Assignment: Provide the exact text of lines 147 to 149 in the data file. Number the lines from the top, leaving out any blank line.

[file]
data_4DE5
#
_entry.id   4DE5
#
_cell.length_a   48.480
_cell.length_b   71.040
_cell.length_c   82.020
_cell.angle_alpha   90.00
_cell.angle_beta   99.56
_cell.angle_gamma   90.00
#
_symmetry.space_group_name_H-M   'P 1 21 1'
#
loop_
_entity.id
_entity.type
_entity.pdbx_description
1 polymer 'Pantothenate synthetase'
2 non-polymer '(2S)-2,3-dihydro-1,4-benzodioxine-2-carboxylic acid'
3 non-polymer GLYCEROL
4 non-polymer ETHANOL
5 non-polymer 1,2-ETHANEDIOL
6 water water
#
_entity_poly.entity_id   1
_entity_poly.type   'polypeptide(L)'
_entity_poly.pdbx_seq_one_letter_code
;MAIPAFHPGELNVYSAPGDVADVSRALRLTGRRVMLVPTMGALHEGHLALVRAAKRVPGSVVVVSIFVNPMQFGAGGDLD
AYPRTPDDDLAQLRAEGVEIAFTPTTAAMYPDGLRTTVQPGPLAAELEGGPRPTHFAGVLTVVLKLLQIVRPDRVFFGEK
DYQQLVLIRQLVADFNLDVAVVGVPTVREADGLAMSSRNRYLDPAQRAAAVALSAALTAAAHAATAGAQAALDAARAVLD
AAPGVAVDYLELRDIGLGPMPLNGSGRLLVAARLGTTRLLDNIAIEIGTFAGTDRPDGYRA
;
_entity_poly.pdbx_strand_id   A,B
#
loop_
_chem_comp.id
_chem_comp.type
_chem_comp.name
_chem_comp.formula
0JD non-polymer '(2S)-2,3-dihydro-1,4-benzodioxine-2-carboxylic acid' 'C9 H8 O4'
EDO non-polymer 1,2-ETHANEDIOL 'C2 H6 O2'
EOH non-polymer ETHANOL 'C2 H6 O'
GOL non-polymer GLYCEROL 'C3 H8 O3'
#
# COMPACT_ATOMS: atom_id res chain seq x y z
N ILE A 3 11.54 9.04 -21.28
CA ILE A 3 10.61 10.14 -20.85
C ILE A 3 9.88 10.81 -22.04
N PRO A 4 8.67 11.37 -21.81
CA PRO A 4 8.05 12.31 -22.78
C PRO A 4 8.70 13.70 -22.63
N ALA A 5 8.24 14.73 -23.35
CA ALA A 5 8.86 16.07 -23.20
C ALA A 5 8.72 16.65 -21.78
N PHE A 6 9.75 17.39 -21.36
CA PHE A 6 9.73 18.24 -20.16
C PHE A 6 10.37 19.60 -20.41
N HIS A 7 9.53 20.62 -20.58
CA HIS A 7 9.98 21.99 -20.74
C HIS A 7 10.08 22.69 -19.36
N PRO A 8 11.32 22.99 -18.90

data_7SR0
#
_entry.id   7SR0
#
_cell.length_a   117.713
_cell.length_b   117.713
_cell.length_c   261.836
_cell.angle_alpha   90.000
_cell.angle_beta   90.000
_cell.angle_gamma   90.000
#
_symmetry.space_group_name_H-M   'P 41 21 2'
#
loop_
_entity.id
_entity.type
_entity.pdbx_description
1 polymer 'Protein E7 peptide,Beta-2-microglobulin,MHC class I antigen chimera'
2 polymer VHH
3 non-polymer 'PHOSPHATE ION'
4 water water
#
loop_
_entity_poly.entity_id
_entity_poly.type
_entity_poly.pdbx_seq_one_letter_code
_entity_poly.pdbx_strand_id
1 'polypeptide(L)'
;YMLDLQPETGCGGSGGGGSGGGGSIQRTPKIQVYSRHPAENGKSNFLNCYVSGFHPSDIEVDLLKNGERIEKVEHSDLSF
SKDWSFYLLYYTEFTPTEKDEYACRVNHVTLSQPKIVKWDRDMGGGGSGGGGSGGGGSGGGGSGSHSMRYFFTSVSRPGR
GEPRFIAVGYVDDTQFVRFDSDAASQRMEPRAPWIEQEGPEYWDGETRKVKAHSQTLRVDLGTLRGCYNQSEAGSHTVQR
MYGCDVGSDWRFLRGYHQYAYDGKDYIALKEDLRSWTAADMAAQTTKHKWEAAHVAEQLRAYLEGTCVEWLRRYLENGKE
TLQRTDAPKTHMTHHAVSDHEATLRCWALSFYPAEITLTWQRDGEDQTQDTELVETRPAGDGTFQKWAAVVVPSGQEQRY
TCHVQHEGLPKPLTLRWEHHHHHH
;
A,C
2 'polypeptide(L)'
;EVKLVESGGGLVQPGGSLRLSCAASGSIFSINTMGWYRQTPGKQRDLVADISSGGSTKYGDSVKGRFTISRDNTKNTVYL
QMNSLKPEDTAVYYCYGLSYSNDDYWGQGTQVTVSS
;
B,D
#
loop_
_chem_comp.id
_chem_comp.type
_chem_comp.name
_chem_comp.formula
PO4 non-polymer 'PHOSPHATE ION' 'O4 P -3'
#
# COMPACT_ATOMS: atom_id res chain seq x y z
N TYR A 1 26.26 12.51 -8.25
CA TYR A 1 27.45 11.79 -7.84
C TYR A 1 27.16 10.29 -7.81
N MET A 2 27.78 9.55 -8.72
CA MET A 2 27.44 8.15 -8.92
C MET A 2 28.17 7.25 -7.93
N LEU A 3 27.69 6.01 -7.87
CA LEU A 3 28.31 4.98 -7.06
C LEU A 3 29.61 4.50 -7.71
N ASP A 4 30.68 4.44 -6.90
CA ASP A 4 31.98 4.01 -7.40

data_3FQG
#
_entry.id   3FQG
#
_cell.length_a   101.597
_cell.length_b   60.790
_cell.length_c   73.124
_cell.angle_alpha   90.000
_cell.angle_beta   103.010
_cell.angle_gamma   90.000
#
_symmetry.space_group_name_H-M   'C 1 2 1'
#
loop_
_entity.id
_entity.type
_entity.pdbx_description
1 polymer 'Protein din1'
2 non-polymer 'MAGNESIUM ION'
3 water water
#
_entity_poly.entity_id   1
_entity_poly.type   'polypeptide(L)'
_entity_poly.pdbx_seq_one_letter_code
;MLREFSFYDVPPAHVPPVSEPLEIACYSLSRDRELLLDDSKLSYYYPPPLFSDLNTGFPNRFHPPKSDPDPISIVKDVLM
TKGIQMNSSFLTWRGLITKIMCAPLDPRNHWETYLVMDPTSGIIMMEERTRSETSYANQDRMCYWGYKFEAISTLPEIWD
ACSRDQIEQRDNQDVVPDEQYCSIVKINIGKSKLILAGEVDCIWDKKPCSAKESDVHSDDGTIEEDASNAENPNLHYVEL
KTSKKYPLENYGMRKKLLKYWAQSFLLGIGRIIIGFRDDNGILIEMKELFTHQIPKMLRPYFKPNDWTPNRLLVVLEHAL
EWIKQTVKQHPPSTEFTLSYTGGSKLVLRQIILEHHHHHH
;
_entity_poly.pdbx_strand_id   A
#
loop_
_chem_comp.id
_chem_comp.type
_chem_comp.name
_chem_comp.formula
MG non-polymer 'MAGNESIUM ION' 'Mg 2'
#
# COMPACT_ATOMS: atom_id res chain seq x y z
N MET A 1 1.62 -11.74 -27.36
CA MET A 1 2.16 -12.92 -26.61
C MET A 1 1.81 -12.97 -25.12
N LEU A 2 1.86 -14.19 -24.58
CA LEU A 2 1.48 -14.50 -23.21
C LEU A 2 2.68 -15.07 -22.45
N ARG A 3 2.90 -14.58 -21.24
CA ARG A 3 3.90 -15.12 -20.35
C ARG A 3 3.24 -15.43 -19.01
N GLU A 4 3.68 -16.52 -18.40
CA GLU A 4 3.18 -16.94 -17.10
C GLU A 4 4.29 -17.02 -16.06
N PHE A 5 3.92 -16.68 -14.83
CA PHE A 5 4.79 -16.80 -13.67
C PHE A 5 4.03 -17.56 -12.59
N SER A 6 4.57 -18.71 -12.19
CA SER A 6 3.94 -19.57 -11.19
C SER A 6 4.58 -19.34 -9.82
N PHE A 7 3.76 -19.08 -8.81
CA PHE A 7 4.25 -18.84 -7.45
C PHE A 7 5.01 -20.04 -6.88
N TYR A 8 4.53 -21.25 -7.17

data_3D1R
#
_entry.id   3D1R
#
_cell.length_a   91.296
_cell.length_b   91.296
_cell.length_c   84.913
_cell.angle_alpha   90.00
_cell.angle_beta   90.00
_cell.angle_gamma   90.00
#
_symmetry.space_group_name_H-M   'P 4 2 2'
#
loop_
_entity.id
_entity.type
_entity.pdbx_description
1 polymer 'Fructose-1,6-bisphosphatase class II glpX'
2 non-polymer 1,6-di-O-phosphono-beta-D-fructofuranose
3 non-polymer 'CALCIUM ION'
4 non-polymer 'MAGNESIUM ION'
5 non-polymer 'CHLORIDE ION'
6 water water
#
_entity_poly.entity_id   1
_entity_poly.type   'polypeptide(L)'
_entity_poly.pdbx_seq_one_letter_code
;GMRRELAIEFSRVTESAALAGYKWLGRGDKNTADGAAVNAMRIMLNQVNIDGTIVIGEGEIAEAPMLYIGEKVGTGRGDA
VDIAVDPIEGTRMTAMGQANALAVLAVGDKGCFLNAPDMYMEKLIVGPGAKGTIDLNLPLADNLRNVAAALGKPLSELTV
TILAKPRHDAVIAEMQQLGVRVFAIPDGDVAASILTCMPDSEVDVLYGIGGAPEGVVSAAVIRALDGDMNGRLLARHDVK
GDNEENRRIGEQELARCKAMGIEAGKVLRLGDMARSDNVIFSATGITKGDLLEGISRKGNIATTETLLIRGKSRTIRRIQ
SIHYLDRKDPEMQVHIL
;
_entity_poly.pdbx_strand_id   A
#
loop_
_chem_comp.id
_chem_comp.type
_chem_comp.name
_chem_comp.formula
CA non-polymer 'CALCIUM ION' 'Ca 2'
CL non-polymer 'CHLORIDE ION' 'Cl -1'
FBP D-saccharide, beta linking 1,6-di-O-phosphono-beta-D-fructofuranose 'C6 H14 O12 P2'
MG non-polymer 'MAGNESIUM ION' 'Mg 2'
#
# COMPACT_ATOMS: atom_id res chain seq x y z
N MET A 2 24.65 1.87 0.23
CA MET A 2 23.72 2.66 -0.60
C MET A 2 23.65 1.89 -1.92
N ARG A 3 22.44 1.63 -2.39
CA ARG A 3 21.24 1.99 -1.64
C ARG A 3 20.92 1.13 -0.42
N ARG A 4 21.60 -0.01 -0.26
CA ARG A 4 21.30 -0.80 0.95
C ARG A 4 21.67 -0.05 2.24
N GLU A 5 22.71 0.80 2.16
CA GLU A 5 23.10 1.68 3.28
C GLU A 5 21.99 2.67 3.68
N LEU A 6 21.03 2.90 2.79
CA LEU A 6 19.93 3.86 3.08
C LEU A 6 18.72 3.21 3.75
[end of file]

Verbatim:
;MLREFSFYDVPPAHVPPVSEPLEIACYSLSRDRELLLDDSKLSYYYPPPLFSDLNTGFPNRFHPPKSDPDPISIVKDVLM
TKGIQMNSSFLTWRGLITKIMCAPLDPRNHWETYLVMDPTSGIIMMEERTRSETSYANQDRMCYWGYKFEAISTLPEIWD
ACSRDQIEQRDNQDVVPDEQYCSIVKINIGKSKLILAGEVDCIWDKKPCSAKESDVHSDDGTIEEDASNAENPNLHYVEL